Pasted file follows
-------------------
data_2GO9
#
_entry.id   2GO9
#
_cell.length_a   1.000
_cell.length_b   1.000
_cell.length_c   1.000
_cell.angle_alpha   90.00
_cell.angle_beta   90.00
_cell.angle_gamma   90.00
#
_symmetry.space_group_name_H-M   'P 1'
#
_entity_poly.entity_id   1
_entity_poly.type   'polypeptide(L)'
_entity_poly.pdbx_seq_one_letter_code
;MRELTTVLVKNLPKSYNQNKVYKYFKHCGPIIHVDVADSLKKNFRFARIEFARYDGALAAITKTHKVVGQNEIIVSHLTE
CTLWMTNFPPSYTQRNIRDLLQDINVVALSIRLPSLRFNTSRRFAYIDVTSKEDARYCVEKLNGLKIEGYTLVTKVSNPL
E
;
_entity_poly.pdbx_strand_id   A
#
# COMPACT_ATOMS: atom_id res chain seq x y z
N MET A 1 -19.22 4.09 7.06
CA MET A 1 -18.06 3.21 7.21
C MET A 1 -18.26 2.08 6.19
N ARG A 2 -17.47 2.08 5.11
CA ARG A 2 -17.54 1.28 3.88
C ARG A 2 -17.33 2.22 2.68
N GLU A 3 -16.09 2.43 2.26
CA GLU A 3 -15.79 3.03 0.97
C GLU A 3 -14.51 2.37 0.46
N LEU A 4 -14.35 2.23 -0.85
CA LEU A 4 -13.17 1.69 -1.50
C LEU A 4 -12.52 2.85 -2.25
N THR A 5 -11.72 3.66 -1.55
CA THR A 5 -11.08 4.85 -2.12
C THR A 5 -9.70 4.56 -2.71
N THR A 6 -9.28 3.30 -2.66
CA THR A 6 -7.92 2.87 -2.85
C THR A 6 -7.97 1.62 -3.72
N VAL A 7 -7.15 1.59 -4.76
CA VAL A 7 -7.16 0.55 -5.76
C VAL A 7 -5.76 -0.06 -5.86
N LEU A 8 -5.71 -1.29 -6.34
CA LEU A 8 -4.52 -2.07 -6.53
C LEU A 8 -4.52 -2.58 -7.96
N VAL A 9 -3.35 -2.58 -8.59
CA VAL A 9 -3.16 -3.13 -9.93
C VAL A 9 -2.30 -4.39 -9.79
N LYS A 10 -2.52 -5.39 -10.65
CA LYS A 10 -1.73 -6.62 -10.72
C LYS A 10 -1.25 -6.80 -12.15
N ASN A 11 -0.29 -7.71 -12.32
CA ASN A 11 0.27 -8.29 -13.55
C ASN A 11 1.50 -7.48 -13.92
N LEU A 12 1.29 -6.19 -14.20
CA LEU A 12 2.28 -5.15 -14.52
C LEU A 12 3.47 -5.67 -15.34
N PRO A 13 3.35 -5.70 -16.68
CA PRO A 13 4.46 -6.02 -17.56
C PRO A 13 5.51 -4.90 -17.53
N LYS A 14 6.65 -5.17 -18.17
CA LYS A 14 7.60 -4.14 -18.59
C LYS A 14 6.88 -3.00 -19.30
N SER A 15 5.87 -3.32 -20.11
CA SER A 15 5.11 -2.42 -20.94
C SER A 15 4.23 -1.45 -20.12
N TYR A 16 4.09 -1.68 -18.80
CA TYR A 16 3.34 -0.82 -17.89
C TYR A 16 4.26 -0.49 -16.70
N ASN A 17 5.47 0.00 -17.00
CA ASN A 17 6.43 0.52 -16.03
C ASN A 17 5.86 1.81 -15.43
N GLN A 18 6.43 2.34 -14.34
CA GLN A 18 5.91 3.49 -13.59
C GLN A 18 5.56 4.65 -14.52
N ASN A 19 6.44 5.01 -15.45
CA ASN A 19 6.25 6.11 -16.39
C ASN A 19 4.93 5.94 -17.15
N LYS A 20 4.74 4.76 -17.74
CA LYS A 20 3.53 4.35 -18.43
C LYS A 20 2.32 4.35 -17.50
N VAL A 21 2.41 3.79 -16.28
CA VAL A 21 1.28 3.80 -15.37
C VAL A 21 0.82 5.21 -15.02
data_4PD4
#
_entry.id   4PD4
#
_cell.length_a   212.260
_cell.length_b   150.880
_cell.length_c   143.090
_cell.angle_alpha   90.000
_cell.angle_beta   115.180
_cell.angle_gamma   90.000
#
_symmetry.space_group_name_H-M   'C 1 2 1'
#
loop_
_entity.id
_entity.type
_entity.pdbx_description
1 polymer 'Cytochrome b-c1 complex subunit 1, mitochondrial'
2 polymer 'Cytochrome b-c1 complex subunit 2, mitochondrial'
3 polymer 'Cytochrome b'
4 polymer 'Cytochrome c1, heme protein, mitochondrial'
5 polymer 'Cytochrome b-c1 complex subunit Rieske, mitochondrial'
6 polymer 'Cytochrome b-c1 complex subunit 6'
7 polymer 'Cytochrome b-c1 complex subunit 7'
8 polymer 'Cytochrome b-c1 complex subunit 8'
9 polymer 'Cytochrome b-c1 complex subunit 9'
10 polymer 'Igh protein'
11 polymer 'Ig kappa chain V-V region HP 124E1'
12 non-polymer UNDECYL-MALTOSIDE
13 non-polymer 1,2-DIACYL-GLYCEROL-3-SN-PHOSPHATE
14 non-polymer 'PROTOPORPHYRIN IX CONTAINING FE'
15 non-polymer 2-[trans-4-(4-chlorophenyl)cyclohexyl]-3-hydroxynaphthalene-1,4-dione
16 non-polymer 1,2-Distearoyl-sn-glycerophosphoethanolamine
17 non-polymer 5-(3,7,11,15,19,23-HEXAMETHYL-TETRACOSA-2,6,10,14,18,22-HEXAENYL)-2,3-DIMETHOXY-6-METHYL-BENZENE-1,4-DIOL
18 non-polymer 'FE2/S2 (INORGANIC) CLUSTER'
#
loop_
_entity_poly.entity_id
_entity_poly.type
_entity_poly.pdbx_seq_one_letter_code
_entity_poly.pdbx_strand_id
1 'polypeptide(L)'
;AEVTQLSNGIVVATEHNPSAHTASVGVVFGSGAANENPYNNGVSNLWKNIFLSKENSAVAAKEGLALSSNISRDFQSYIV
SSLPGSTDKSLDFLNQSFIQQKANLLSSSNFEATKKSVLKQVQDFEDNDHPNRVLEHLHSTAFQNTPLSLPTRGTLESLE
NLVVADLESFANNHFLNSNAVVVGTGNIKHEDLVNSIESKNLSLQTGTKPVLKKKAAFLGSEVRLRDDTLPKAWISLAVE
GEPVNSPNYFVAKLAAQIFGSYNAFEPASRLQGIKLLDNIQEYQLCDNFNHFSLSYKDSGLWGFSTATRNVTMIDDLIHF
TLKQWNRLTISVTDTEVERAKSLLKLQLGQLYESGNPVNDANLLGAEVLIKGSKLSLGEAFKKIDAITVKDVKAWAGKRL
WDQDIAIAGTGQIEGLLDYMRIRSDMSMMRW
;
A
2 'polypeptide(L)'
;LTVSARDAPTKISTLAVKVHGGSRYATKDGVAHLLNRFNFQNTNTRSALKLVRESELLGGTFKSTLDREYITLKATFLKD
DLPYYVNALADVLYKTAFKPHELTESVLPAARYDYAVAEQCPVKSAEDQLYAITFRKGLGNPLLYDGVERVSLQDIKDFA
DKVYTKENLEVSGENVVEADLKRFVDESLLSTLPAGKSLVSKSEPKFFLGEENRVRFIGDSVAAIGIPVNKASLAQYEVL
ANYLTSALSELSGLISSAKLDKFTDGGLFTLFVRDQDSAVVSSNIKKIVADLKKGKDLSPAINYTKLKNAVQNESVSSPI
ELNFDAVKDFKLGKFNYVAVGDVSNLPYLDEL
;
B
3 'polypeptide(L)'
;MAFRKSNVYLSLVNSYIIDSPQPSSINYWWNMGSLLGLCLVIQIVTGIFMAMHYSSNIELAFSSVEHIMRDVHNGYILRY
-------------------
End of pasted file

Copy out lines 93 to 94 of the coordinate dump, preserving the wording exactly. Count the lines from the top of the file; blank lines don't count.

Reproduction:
_cell.length_c   143.090
_cell.angle_alpha   90.000